Given your understanding of the the technical complexity of the online world, we feel reassured that the rights and freedoms of all will have a strong supporter in the new European Commission.


Philippe Aigrain, Gérald Sédrati-Dinet, Benjamin Sonntag, Jérémie Zimmermann
Co-founders of citizen advocacy group La Quadrature du Net

Letter to Commissioner Barnier

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Monsieur le Commissaire Barnier,

Nous tenons tout d'abord à vous féliciter pour votre confirmation au poste de Commissaire en charge du Marché intérieur et des Services. Avec ce portefeuille, vous serez responsable des services de la Commission en charge de la propriété intellectuelle, dont vous avez confirmé pendant votre audition qu'elle sera un sujet important de l'agenda législatif de la prochaine Commission.

Cependant, si l'Union européenne souhaite encourager le développement de la société de la connaissance il lui faudra adapter son approche en matière de droit d'auteur et de brevets, et ce afin de maximiser les bénéfices attendus d'Internet et des technologies numériques, pour un nouvel élan économique. Les technologies de l'information et de la communication, tout comme les technologies environnementales, suscitent en effet un réel enthousiasme chez nos concitoyens, notamment chez les jeunes, et leur libre usage doit participer de l'invention d'un nouveau modèle de développement.

Internet est également devenu un moyen essentiel de l'exercice des droits et libertés des citoyens Comme le soulignait le Conseil constitutionnel à l'occasion de sa décision historique concernant la première des lois HADOPI, « en l'état actuel des moyens de communication et eu égard au développement généralisé des services de communication au public en ligne ainsi qu'à l'importance prise par ces services pour la participation à la vie démocratique et l'expression des idées et des opinions, ce droit implique la liberté d'accéder à ces services». Et les sages de rappeler, en conséquence, la compétence du seul juge judiciaire pour le prononcé des sanctions restreignant l'accès à Internet.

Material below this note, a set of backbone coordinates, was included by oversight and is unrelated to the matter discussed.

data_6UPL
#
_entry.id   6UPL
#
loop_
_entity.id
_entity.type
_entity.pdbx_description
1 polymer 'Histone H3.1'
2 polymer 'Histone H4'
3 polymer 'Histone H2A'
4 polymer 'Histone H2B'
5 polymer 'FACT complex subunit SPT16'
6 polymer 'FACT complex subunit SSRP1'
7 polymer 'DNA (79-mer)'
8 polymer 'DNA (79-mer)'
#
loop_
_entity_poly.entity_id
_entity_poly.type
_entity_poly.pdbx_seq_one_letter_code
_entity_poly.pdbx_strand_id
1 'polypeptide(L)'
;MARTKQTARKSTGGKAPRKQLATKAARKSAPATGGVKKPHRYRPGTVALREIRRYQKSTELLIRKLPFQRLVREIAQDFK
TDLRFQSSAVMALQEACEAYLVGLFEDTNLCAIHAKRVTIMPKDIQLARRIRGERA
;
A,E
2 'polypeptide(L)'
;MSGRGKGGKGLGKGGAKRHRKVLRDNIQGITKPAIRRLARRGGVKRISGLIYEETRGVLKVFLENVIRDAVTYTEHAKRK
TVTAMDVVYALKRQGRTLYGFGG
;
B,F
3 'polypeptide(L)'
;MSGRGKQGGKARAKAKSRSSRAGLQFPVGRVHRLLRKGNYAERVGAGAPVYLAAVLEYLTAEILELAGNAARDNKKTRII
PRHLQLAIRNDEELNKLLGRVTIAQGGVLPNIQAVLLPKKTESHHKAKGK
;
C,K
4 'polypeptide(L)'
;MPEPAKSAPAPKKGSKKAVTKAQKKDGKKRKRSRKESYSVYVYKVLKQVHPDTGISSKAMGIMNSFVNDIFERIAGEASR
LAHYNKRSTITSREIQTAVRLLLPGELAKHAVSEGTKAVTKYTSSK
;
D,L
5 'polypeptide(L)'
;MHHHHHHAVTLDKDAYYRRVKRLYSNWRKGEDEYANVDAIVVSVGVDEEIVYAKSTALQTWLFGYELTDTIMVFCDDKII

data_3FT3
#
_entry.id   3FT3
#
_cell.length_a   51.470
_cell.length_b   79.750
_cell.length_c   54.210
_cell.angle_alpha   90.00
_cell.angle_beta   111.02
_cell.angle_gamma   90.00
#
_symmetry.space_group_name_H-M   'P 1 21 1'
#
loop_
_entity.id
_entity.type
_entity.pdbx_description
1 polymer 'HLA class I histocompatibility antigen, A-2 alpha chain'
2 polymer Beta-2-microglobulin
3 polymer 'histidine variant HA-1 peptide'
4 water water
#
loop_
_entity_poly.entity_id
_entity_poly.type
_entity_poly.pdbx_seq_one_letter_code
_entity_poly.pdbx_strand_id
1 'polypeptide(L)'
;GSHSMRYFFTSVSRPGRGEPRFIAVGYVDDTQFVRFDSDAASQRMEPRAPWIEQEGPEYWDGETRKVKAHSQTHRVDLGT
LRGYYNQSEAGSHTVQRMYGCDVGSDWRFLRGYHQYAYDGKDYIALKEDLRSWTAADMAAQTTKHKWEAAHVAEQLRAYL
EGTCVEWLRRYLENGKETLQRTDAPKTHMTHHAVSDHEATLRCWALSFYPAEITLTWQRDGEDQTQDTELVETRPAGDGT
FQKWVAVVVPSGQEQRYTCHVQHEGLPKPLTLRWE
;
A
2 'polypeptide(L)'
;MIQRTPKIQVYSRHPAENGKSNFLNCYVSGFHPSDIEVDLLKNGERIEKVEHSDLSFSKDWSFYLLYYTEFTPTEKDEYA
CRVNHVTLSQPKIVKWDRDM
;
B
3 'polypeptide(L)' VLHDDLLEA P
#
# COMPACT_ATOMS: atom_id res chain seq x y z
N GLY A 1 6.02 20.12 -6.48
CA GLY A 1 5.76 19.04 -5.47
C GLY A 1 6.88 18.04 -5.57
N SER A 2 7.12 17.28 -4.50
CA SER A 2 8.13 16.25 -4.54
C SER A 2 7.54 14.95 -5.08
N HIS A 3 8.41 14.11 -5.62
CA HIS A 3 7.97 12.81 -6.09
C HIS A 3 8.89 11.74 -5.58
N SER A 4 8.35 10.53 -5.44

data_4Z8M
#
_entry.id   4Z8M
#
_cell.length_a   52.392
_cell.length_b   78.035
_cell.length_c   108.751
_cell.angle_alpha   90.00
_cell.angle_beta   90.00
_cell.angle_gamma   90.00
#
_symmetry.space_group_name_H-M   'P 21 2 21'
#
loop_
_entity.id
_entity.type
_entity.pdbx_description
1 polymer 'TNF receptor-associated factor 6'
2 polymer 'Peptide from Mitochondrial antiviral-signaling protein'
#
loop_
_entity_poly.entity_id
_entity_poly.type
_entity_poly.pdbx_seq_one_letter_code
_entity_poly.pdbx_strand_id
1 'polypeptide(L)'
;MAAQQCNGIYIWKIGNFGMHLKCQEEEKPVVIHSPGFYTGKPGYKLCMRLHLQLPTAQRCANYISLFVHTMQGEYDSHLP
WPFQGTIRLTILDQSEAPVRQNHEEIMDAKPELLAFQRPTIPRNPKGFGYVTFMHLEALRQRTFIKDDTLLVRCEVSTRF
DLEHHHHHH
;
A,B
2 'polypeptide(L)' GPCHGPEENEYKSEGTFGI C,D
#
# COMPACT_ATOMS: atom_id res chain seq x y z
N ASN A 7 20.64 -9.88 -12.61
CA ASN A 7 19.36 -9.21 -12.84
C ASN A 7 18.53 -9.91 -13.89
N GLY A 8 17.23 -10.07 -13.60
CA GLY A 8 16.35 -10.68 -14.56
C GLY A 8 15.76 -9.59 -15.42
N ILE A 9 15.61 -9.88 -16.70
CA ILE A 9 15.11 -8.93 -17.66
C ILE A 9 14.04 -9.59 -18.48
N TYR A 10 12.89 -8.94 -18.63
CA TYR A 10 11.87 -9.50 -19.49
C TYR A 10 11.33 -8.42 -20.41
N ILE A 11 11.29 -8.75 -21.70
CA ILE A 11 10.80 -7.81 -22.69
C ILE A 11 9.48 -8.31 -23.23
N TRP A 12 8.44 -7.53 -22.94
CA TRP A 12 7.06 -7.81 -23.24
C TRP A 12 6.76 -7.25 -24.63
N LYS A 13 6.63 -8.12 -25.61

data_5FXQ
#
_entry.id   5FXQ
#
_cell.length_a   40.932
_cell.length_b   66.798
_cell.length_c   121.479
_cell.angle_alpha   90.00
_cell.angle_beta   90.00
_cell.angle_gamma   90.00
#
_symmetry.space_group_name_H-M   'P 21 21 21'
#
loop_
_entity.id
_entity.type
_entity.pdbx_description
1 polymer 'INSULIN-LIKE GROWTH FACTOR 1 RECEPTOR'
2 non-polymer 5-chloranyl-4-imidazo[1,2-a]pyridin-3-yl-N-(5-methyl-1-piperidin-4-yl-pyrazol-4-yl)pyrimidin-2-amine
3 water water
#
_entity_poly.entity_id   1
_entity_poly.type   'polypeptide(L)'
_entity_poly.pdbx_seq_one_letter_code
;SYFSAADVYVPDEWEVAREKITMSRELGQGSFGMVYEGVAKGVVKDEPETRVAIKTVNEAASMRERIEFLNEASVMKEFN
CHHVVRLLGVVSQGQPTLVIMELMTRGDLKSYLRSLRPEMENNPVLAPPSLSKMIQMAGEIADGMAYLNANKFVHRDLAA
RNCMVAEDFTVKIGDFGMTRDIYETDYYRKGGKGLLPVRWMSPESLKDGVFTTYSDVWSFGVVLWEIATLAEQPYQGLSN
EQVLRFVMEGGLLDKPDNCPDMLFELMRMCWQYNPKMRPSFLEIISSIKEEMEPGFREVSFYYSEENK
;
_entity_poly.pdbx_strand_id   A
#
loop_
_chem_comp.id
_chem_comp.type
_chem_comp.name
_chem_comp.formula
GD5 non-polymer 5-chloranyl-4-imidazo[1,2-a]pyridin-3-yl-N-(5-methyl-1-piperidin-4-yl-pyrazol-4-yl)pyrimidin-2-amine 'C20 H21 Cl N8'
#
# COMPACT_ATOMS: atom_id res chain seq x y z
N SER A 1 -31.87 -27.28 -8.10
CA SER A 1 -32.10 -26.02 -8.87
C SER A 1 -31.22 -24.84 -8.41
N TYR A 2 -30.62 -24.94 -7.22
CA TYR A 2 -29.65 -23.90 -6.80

De ce point de vue, les dispositifs de riposte graduée ou de filtrage des contenus transitant sur les réseaux, qu'il s'agisse de mesures prises par les États membres ou par des opérateurs privés, sont extrêmement dangereux. Or, ceux-ci sont implicitement envisagés par les services de la direction générale dont avez désormais la charge et ont récemment été proposés par les États-Unis dans le cadre des négociations sur le traité commercial destiné à lutter contre la contrefaçon (ACTA, selon son acronyme anglais). Confondre la contrefaçon de biens physiques dans un but lucratif et le partage d'œuvres culturelles en ligne pourrait conduire à de graves remises en cause des droits sur Internet, alors même que ces pratiques sont fondamentalement différentes.

Aussi, nous espérons que vous saurez faire preuve de courage politique pour vous opposer à la mise en œuvre forcenée d'un régime juridique du droit d'auteur devenu profondément inadapté à notre époque et tourné contre le public. Au delà, il vous faudra accompagner, en collaboration avec la Commissaire Neelie Kroes, une réforme ambitieuse en la matière et vous saisir des instruments internationaux existants afin de créer de nouvelles et nécessaires exceptions au droit d'auteur.

Restant à votre disposition, nous vous prions d'agréer, Monsieur le Commissaire, l'expression de nos salutations les plus respectueuses.

Philippe Aigrain, Gérald Sédrati-Dinet, Benjamin Sonntag, Jérémie Zimmermann,
co-fondateurs de La Quadrature du Net.

LaQuadratureduNet-20100209_Letter_to_Commissioner_REDING.pdf55.64 KB
LaQuadratureduNet-20100209_Lettre_au_Commissaire_BARNIER.pdf56.87 KB
LaQuadratureduNet-200100209_Letter_to_Commissioner_KROES.pdf74.25 KB